Abdullah Kalta was killed in an ISAF airstrike near Karimak village on Nov. 21, 2012. Photo courtesy of the Nation.
More than two years after he began his murderous campaign against Coalition forces in central Afghanistan, Taliban commander Abdullah Kalta has been killed in an airstrike in the border region between Bamyan and Baghlan provinces. New Zealand Defense officials said that Abdullah was killed on Nov. 21 with as many as five other Taliban insurgents as they were preparing to ambush elements of the Afghan National Security Forces (ANSF) near Karimak village, a restive area in Bamyan’s Kahmard district. Coalition forces initially reported that Abdullah had been killed in nearby Tala Wah Barfek district in Baghlan province.
According to an International Security Assistance Force (ISAF) press statement from Nov. 24:
Afghan and coalition forces confirmed today the death of a senior member of the Tala Wah Barfek Taliban insurgent network in an operation in Baghlan province Wednesday [Nov. 21]. He was responsible for several attacks on Afghan and coalition forces in the province and was also a mentor for other insurgents. The combined force also killed a number of other insurgents during the operation.
Separately, ISAF spokesman US Air Force Captain Dan Einert told Radio New Zealand that Abdullah was responsible for much of the insurgent activity in Baghlan province and neighboring Bamyan. New Zealand Defense officials have attributed two deadly attacks against their forces to Abdullah — the August 2010 ambush that killed Lieutenant Tim O’Donnell, and the Aug. 19, 2012 roadside bomb attack that killed Corporal Luke Tamatea, Lance-Corporal Jacinda Baker, and Private Richard Harris. Jon Stephenson, a New Zealand reporter based in Kabul, described Abdullah as a “very well-informed and resourced commander,” in an interview with Radio New Zealand.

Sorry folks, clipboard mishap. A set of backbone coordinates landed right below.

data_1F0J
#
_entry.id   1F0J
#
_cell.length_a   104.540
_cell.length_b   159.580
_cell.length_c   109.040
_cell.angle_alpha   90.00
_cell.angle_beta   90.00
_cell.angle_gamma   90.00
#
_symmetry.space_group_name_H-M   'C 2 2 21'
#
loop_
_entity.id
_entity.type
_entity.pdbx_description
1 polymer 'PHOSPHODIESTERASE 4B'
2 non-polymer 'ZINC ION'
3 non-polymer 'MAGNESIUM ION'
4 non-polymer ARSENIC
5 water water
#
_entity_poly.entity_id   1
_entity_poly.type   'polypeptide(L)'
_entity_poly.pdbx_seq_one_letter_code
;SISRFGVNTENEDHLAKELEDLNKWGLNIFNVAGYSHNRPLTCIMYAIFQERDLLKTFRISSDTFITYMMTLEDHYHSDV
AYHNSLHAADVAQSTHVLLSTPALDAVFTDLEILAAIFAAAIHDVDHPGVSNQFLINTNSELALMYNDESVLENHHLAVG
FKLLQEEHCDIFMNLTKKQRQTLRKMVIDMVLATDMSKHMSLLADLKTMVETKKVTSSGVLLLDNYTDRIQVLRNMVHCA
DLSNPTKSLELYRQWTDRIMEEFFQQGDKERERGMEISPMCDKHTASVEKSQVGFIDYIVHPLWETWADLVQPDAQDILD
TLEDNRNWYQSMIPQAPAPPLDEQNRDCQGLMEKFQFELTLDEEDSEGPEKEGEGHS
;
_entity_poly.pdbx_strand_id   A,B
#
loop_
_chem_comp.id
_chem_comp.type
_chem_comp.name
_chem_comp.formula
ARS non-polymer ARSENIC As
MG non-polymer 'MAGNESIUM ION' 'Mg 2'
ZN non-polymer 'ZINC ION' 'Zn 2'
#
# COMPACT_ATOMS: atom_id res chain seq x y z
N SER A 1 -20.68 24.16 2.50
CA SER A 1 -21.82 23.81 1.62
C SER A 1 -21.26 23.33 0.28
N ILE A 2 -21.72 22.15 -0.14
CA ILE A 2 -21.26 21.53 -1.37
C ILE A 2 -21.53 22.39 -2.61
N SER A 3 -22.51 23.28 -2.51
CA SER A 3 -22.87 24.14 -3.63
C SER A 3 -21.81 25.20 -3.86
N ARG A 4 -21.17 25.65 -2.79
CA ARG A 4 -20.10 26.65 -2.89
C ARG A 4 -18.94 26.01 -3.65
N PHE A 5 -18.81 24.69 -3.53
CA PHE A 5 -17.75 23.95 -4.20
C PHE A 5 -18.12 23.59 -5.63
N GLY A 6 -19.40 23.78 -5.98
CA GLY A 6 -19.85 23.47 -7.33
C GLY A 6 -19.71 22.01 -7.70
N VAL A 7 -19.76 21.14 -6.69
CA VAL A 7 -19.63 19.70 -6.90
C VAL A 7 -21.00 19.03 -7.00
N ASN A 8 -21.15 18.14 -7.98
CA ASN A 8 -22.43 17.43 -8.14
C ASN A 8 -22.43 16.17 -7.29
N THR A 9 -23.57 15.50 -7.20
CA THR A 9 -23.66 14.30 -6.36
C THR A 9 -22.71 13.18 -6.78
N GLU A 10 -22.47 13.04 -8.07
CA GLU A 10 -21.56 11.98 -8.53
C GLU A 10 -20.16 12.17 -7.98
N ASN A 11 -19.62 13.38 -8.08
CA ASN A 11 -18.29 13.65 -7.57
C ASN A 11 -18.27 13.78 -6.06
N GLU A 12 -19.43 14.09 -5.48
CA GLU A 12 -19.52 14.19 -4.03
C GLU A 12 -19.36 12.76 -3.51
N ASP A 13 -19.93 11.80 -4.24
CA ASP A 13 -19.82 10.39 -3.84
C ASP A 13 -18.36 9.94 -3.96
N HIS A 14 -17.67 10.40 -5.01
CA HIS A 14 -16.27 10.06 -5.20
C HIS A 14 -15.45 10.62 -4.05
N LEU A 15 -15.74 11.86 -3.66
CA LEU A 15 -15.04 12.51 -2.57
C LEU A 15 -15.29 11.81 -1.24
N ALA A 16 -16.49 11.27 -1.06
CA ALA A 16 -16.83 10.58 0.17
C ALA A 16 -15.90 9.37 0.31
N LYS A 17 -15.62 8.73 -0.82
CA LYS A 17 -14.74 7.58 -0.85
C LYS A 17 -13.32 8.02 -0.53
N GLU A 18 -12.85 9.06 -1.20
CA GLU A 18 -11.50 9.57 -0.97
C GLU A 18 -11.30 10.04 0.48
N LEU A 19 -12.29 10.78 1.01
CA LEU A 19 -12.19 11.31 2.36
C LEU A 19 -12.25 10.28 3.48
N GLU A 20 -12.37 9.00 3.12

Abdullah was reportedly behind an attack against Afghan officials in the contested Shibar District in Bamyan in September, but he escaped into Baghlan province shortly after the attack, Stephenson noted in a separate interview.
Despite the recent withdrawal of New Zealand forces from Bamyan’s volatile northern districts, New Zealand Prime Minister John Key stated that troops in Bamyan province, where New Zealand still maintains a 145-man Provincial Reconstruction Team, will be safer now that Abdullah has been killed.
Bamyan remains woefully ill-equipped, however, to deal with insurgents spilling over from troubled nearby areas, namely Baghlan and Parwan provinces. There are currently fewer than 800 Afghan National Police (ANP) personnel operating in Bamyan; and there are no Afghan National Army (ANA) units garrisoned in the province. For a recent analysis of the encroaching insurgency on central Afghanistan and the Afghan government’s challenge in securing the central region, see LWJ report, Insurgency encroaching on central Afghanistan.
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